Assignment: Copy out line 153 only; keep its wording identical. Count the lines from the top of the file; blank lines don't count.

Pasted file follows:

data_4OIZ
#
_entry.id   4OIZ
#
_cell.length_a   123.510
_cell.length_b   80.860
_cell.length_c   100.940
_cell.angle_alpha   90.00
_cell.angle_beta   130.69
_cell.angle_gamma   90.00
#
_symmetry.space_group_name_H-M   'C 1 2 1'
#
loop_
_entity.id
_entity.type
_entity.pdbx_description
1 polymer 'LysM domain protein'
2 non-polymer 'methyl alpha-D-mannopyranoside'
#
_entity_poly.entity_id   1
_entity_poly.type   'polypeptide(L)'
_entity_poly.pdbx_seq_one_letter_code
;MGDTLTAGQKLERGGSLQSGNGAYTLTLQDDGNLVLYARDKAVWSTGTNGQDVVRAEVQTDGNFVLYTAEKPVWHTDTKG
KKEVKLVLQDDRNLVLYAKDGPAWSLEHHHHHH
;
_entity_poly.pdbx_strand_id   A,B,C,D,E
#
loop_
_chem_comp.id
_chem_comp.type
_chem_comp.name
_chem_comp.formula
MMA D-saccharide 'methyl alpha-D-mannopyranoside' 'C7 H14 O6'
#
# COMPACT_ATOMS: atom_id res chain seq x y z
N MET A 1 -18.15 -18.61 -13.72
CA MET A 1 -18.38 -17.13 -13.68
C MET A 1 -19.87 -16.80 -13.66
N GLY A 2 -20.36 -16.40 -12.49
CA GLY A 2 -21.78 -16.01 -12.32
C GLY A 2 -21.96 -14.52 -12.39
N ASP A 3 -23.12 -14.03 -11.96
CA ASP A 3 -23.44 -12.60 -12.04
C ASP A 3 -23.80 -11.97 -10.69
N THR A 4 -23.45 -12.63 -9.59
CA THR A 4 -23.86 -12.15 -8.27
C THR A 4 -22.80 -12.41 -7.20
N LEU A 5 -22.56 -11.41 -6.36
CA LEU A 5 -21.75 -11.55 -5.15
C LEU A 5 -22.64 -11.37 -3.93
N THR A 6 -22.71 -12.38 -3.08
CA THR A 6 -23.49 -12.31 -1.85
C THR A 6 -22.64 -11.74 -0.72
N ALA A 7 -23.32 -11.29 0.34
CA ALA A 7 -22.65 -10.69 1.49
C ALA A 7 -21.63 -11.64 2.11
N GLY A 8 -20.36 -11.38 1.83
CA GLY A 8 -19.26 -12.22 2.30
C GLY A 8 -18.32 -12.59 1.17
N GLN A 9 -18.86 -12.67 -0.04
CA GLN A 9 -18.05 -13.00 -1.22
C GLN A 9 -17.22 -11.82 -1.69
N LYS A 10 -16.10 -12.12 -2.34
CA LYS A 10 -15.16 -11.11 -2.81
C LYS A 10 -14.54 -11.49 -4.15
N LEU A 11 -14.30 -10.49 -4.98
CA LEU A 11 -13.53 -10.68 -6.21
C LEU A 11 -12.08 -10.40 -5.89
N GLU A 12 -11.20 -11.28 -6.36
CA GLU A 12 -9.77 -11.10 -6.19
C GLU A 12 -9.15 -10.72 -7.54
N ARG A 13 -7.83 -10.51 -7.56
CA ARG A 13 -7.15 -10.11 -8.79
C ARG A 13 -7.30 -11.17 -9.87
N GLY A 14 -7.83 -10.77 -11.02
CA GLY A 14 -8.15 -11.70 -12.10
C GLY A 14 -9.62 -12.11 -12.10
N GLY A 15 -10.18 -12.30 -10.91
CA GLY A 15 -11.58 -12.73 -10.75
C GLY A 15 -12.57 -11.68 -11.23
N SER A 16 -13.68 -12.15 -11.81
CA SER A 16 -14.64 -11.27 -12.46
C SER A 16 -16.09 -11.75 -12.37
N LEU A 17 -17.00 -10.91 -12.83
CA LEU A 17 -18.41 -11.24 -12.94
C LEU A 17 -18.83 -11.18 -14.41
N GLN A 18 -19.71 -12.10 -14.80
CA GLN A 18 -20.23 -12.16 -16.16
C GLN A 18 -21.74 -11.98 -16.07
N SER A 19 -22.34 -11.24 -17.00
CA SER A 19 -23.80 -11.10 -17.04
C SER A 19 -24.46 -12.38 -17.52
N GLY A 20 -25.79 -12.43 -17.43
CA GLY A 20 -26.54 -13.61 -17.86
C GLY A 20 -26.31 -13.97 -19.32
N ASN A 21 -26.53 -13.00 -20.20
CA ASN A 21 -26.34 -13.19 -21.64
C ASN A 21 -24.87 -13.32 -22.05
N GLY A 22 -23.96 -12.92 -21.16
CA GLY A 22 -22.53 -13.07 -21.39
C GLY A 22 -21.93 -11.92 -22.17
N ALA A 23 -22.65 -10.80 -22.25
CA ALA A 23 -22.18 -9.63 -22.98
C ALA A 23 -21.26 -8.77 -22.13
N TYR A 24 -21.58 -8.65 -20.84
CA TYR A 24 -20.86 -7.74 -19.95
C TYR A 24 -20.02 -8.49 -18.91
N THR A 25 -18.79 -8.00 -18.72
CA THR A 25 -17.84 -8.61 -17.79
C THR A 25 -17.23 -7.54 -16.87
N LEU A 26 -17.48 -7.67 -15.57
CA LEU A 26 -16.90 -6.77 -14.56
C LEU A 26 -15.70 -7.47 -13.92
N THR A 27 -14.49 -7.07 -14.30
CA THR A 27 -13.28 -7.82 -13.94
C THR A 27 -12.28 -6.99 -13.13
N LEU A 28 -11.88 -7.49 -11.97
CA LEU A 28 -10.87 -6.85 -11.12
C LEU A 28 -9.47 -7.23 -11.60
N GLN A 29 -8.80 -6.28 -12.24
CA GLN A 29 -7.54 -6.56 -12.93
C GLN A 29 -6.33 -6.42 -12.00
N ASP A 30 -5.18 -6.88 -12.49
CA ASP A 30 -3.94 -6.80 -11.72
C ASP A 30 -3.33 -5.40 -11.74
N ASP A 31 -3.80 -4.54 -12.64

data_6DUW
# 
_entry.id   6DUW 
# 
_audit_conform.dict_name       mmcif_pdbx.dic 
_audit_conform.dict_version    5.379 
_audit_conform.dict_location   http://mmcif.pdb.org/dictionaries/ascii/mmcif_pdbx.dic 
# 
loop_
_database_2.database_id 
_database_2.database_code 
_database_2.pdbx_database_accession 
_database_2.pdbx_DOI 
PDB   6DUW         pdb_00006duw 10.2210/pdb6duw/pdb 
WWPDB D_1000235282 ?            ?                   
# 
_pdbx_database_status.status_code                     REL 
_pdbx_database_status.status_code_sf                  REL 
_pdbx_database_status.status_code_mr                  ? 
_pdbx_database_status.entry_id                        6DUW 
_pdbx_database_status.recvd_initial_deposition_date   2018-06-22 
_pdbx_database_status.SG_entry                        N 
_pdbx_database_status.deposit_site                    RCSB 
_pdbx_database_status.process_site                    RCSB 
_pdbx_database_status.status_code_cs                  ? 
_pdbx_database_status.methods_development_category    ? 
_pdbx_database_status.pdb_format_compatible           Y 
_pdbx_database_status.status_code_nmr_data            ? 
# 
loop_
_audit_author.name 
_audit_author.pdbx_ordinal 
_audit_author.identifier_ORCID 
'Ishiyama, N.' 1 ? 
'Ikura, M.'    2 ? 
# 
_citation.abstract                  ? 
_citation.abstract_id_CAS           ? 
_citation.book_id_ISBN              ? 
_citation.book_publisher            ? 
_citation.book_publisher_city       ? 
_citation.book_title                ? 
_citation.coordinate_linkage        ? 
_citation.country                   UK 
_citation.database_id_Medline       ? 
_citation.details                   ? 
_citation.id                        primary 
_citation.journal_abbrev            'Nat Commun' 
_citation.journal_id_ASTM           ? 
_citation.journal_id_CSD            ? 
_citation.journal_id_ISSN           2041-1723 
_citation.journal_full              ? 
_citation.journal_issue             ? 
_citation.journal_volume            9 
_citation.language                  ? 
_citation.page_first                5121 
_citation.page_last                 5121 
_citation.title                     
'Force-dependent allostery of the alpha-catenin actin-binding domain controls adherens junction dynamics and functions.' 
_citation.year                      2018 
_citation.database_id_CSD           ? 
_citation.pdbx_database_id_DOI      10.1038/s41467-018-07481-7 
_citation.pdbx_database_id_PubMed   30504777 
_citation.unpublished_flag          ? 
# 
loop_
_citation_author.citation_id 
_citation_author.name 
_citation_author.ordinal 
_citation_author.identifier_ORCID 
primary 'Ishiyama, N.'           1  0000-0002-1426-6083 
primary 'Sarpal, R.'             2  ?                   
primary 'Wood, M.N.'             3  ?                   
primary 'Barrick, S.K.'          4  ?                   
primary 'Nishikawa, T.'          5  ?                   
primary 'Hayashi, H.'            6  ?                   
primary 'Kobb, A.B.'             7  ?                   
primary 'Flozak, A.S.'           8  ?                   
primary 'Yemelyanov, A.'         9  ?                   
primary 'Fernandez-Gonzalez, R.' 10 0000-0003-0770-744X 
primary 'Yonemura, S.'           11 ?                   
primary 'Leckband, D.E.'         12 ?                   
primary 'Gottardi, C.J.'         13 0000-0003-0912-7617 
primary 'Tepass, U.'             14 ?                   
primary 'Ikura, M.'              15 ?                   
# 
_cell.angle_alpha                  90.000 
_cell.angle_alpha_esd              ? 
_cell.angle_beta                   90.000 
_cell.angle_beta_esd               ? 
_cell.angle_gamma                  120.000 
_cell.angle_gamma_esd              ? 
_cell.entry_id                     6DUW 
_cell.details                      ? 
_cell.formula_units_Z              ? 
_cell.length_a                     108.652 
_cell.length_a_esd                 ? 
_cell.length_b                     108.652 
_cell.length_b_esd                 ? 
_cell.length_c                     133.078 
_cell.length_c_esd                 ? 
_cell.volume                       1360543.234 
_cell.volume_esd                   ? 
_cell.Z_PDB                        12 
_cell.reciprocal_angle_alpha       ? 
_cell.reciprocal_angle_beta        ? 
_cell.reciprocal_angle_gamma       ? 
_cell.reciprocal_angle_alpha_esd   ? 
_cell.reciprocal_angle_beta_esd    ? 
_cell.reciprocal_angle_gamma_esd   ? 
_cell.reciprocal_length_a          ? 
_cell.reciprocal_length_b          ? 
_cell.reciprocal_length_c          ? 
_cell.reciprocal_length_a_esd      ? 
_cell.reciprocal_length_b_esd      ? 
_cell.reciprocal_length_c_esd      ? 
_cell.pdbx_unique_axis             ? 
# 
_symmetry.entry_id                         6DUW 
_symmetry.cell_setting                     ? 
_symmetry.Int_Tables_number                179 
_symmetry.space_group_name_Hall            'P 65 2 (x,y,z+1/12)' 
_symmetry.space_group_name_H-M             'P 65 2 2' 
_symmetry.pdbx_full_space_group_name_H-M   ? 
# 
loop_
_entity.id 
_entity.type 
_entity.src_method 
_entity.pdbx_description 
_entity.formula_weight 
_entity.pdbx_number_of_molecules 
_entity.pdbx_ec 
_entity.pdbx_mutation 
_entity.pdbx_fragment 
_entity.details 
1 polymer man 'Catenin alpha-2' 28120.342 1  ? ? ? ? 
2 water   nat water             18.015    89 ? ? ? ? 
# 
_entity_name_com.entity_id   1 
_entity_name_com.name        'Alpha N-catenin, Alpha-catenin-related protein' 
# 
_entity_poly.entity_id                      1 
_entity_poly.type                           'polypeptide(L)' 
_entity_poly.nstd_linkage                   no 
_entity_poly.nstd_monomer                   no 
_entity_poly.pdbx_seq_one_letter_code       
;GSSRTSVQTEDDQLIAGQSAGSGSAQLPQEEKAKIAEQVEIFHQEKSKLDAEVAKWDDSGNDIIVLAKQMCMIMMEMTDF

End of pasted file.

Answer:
_pdbx_database_status.methods_development_category    ? 